"Rachel, get your shoes back on, now!" yelled the tall, ragged looking father. He stood over the child as she dragged herself across the pitted vinyl flooring. Even seated it was easy to establish that the child was not put together right. Her hips were wrong and one shoulder aspired to her ear as if she were perpetually shrugging. The man's suit of clothes were pleasantly matched but appeared disheveled and worn. However upon closer inspection it was he that was disheveled and worn. The clothing reflected the man.
"Come on Rachel, don't worry about tying "em, I'll do it in the car," the man said, lifting the child to her feet and setting her gently in a brightly painted plywood box with old lawnmower wheels on either side. He turned and walked a few steps toward the kitchen and grabbed a plastic trash bag that appeared to be holding books. Tossing the trash bag over his shoulder he stooped and picked up a length of nylon rope attached to the child's vehicle and pulled her out to the waiting pick-up truck.
"I wanna sit in the back with Mamma", said the child as they approached the rumbling pick-up. "No, no Rach, go on and sit inside with Daddy", said the woman softly, lying on an obviously dense and comfortable pallet made up in the truck bed of numerous brightly colored and decorated quilts and various sizes and types of pillows. The woman smiled faintly as the man lifted the child into the truck cab and she pressed her face to the back window and said, "Hi Momma, we're going to a party."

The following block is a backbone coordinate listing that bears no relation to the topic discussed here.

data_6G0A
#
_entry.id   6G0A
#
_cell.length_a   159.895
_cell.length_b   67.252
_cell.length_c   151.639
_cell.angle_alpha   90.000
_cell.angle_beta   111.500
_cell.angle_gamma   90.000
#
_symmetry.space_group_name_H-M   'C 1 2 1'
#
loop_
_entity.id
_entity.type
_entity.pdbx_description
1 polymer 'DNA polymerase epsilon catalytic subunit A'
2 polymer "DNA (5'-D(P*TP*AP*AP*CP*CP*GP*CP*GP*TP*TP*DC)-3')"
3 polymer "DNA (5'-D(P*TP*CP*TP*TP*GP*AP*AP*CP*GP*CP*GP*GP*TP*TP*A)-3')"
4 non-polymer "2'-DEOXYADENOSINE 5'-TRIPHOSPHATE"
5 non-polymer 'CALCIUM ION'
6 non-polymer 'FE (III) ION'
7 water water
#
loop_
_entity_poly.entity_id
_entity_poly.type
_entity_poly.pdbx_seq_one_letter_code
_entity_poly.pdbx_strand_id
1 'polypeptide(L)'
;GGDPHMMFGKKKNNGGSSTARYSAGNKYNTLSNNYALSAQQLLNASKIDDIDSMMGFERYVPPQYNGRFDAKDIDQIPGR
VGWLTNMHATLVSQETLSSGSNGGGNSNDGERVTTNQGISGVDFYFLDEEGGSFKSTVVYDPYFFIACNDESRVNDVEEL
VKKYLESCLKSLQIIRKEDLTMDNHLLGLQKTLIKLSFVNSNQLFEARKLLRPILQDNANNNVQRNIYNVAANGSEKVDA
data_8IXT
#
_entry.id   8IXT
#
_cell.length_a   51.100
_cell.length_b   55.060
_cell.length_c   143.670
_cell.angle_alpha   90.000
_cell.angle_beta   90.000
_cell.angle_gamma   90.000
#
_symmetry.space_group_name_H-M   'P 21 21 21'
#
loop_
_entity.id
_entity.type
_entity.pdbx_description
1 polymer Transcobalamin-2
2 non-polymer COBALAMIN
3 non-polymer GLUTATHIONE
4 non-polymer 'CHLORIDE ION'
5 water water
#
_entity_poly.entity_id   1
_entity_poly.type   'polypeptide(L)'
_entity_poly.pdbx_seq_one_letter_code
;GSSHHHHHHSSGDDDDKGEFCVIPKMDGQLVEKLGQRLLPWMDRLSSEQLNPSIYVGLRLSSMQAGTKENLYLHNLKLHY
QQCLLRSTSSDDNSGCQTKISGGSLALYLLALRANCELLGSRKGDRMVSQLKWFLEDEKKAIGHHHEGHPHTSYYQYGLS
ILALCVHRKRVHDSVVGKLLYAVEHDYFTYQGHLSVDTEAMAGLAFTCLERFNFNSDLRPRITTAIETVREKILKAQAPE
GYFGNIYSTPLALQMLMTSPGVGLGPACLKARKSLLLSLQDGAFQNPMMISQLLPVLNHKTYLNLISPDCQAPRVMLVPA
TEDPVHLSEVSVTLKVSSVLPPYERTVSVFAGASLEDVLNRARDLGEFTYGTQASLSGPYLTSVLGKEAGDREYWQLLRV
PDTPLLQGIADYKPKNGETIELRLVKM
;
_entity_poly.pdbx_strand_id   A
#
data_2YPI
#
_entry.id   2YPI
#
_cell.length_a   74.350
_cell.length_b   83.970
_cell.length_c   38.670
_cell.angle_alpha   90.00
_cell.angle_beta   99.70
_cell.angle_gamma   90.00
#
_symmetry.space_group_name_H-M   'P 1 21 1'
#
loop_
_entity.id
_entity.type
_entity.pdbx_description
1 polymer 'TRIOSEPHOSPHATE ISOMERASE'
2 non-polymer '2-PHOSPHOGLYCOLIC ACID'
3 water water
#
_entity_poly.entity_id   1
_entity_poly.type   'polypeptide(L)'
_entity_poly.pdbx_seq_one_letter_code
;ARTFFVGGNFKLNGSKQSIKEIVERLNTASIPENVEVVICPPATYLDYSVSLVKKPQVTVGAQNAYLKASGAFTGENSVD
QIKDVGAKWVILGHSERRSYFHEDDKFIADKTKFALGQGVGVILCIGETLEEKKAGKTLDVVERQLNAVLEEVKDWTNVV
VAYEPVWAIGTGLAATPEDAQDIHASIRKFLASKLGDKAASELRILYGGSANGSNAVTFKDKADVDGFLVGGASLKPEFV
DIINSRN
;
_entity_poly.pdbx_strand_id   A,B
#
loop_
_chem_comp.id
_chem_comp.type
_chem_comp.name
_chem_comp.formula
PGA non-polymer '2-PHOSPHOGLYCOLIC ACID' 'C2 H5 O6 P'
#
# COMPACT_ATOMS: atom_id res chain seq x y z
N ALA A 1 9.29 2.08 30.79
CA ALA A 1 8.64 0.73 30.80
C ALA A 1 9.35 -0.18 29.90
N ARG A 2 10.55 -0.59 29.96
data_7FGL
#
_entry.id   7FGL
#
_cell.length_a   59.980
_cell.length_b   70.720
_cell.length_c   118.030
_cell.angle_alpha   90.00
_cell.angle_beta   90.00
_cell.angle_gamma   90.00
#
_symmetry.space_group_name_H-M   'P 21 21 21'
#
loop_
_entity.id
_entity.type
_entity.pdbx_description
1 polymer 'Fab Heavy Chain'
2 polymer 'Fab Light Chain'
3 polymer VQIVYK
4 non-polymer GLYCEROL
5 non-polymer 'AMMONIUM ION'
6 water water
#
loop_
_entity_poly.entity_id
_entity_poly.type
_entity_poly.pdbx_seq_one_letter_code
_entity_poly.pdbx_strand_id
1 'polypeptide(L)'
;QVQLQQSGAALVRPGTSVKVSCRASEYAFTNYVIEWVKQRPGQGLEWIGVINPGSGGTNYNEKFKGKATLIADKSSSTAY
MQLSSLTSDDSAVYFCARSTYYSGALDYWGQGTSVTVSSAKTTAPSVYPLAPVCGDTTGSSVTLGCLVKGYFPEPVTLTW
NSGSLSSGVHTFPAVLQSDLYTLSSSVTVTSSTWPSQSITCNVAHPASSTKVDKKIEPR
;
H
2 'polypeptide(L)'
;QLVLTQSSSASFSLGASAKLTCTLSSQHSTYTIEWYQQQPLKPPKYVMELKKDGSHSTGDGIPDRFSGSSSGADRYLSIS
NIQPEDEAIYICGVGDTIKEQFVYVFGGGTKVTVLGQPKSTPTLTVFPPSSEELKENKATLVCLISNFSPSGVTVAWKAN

...The assembled women all were seated around her on the pine bough and fresh hay littered ground. They had placed the books, mementos and photographs, close by, on bales of hay and benches. Her husband held the child in his lap, seated cross-legged at her side. Rachel held her Momma's small thin hand, tracing the faint blue veins under the vellum like skin. Three older men, sitting in tattered synthetic webbing lawn chairs with slabs of yellow pine as seats, were playing and sweetly singing her favorite song, "Ripple", an old Grateful Dead tune she had learned from her father as a child. One of the men was playing her cherished mandolin.
They had said that it would be fifteen to twenty years before the major effects of radiation exposure would show up -- it had only been twelve. She had been warned about having a child, all women had. She never regretted her decision, especially now in her last moments. Was it selfish and wrong -- will she be judged for it? She found some comfort in knowing that she may soon find out..."
From, "Oh Japan, How Could the Mauled have Embraced the Beast!" by Franklin Cincinnatus